Today I’m going to show you something different.

Qwertee the popular tshirt markeplace is on sale with prices as low as 4 euros.  The thing is, it is very annoying to check their prices since they force you to hover each and every tshirt image to reveal the price.

Checking the DOM it was pretty clear what needed to be done to see all the prices at once. So I thought to myself, why not do it in an easy way that more people can enjoy it?

And that’s how I created a tiny chrome extension to check the prices.

screen-shot-2016-10-01-at-16-27-14

 

 

How does it work?

The workflow is pretty simple:

  1. Use javascript to create a new <style> element.
  2. Add three rules to override the display mode of three classes ( price, hover-info and product-price )
  3. Inject the new style element into <head>

 

Feel free to check out the code on github and perhaps improve it. It’s free and open source! 🙂

A friend of mine told me that he was going to do a presentation about the famous Rubber Ducky.

For those of you who don’t know, rubber ducky is a USB dongle that emulates a keyboard disguised of flash drive.

rubber-ducky

Obviously, this is the perfect solution for a social engineering experiment, but at 44USD it is a bit pricey given that there are a few other devices that can perform in a similar way for less than 1/4 of the price.

Today I’m going to talk about one of those alternatives: The Arduino Beetle.

arduino-beetle

The arduino beetle is a tiny solution based on the ATMEGA32U4 the same micro controller that you can find in the Arduino Leonardo. It does support USB without any external components which makes it a very good option to build these minified dongles.

 

For this reason, creating arduino sketches that emulate a keyboard is quite trivial. In fact, it is so easy that it makes this tool look a bit worthless. Nevertheless, I’ve decided to create a small tool that would allow you to convert and use the existing Rubber Ducky Payloads with this little device.

 

How to Use it?

  1. Pick a payload you like and save it to a file. For instance this one: https://github.com/hak5darren/USB-Rubber-Ducky/wiki/Payload—osx-youtube-blaster
  2. Call rubberduino-convert and pass the payload file as the first argument. Pipe the output to a new file.
  3. Open your favourite arduino IDE and paste the contents of the file previously created.
  4. Upload the sketch to your arduino leonardo/beetle
  5. Enjoy 🙂

 

Issues

This is a very alpha version the code is not polished at all. Even though it does work pretty well there are a few issues:

  • Symbol handling – Special symbols will depend on the keyboard layout that you’re using. Currently it is working with portuguese layouts but it needs to be adjusted in case you have a different one. The way I did it was to run a test sketch that would show you the output of each char mapped between 1 and 100. I then picked them and created a dictionary called symbol_ids inside the python module to map the char. ( e.g. {“/”: 39, “ç”: 11, “&”:24 } and so on ).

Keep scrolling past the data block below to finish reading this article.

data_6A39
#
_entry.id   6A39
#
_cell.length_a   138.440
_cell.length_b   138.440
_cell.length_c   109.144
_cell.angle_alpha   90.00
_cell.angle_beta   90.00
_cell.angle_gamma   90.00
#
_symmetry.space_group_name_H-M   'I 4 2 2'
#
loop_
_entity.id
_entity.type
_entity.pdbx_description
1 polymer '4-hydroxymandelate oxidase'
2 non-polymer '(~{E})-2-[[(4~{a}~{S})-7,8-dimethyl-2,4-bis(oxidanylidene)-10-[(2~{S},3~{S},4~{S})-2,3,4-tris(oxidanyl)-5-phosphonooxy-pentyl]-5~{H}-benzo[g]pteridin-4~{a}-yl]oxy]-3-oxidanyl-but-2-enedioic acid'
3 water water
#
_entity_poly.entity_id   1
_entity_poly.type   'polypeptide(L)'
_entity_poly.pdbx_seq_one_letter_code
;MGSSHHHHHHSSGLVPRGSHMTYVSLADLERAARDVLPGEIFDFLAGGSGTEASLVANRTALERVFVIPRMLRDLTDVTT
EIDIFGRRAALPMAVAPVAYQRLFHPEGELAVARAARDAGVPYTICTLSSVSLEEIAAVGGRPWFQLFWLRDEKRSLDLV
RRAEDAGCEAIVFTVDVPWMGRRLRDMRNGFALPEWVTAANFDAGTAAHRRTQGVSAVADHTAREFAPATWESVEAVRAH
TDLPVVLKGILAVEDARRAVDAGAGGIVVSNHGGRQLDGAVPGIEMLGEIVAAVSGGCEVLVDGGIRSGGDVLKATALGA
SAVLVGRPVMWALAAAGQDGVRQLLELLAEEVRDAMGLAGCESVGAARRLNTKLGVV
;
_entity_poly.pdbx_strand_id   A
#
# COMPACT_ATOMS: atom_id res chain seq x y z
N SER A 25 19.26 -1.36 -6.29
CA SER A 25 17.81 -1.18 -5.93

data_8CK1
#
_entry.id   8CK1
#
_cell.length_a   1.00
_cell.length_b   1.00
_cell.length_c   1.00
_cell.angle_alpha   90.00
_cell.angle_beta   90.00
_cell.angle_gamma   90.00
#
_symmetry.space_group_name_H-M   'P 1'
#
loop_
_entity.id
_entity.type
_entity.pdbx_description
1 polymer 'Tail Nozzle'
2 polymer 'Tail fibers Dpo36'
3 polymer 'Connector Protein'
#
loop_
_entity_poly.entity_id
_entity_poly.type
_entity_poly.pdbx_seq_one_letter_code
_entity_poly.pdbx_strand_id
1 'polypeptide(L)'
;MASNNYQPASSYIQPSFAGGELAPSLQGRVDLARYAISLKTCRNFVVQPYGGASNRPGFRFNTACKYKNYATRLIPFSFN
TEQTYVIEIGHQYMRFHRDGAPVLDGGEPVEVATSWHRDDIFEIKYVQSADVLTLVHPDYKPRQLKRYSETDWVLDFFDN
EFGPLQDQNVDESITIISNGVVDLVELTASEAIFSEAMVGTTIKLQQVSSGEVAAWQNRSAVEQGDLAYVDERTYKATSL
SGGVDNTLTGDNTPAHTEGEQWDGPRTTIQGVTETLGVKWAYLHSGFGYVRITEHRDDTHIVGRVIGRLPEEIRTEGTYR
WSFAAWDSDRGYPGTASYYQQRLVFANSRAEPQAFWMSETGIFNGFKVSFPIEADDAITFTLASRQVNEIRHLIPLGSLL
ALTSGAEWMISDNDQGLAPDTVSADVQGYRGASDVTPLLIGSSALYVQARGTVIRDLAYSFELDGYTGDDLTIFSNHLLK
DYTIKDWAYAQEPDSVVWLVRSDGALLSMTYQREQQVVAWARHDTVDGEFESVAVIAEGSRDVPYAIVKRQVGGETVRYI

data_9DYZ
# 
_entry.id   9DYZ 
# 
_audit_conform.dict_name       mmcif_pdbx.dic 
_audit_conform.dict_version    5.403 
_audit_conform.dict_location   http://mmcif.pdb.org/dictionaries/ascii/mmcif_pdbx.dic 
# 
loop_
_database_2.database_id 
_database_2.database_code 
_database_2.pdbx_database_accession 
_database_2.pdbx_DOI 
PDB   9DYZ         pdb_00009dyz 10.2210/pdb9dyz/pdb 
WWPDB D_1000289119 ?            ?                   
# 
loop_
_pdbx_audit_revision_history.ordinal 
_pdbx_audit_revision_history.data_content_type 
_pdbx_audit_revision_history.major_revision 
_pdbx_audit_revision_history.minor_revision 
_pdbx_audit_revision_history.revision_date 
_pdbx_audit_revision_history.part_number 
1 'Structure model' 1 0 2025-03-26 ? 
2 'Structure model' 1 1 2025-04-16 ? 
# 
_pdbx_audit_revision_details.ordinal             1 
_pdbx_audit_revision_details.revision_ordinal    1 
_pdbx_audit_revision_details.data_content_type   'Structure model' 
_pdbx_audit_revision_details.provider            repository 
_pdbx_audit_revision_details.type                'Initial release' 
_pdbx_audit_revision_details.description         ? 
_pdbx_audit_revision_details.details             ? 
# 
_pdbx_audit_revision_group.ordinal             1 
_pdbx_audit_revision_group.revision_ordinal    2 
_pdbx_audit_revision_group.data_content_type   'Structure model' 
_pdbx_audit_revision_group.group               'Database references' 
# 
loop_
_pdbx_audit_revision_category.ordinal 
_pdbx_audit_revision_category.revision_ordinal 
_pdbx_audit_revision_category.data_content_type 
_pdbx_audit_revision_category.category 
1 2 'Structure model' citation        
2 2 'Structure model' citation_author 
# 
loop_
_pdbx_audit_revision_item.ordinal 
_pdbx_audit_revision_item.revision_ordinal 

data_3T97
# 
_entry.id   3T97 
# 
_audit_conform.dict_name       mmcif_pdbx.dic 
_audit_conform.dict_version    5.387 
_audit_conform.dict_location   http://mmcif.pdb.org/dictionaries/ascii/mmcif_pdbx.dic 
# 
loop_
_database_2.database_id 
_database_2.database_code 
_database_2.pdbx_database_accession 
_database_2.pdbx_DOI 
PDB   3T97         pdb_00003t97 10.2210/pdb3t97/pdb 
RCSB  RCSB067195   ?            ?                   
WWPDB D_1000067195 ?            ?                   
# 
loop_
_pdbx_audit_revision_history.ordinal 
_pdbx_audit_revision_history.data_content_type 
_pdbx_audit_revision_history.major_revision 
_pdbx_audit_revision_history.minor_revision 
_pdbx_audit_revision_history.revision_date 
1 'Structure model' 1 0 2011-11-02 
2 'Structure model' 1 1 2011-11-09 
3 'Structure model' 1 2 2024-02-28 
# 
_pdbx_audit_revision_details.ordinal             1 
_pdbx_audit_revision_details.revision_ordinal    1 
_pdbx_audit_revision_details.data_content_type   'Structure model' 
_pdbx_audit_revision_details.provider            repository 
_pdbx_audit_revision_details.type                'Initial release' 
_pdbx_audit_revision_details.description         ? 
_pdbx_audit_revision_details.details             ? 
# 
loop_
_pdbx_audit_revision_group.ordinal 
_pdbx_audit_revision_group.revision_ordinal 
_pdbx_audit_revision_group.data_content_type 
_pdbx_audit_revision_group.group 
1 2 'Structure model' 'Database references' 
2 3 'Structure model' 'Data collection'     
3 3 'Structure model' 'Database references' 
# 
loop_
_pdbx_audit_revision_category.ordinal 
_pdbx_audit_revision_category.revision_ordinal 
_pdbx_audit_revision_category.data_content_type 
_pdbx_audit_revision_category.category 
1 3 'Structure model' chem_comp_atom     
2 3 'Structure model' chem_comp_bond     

• The sketches are loooooongBecause of the issue mentioned above, I have to rely on keyboard.write to send a char at the time. This can make the sketches look big and makes it uncomfortable to troubleshoot but it was the easiest way for me to do it. Feel free to improve it. This was improved by 15% ( the size of the compiled sketch ).
  • Delay handling – The payloads can be produced either by using a default DELAY command that will stay between actions or by explicitly adding them to the code. Currently I always add a DELAY command between the actions which means that I might be introducing more delays than I should ( e.g. the payload you provided already has them ).

Feel free to check out the code here: https://github.com/zatarra/rubberduino

You can get the Beetle for less than $6 on Aliexpress ( thanks deine0ma! )

PS: You can follow an interesting discussion on reddit

I love to travel.

Because of this, I can spend lots of time searching for the best deal I can find on a given destination. Fortunately there are several web ninjas that simplify this hard task for you. Some of these ninjas, are the guys from Fly4Free.

Checking on their website on a regular basis is quite trivial and they do have everything categorized, but I wanted to take it one step further to the ultimate lazy level 🙂

Actually, I was also looking for an excuse to learn how to create Chrome extensions and this sounded like the perfect one.

 

Screen Shot 2016-09-14 at 12.12.03

The workflow is pretty simple:

a) Download the RSS feed.

b) Look for interesting keywords ( you can customize which ones ) such as destinations.

c) Create a notification with this information.

d) Store the current information for later presentation.

 

 

The chrome extension is open source, so feel free to improve it or just check it out either on the chrome store or on github

The Micropython binaries for ESP8266 got released last week and I decided to give it a try. As an “Hello World” application, I wanted to try the wireless capabilities and control a few relays. Nothing fancy, but I was just for testing purposes.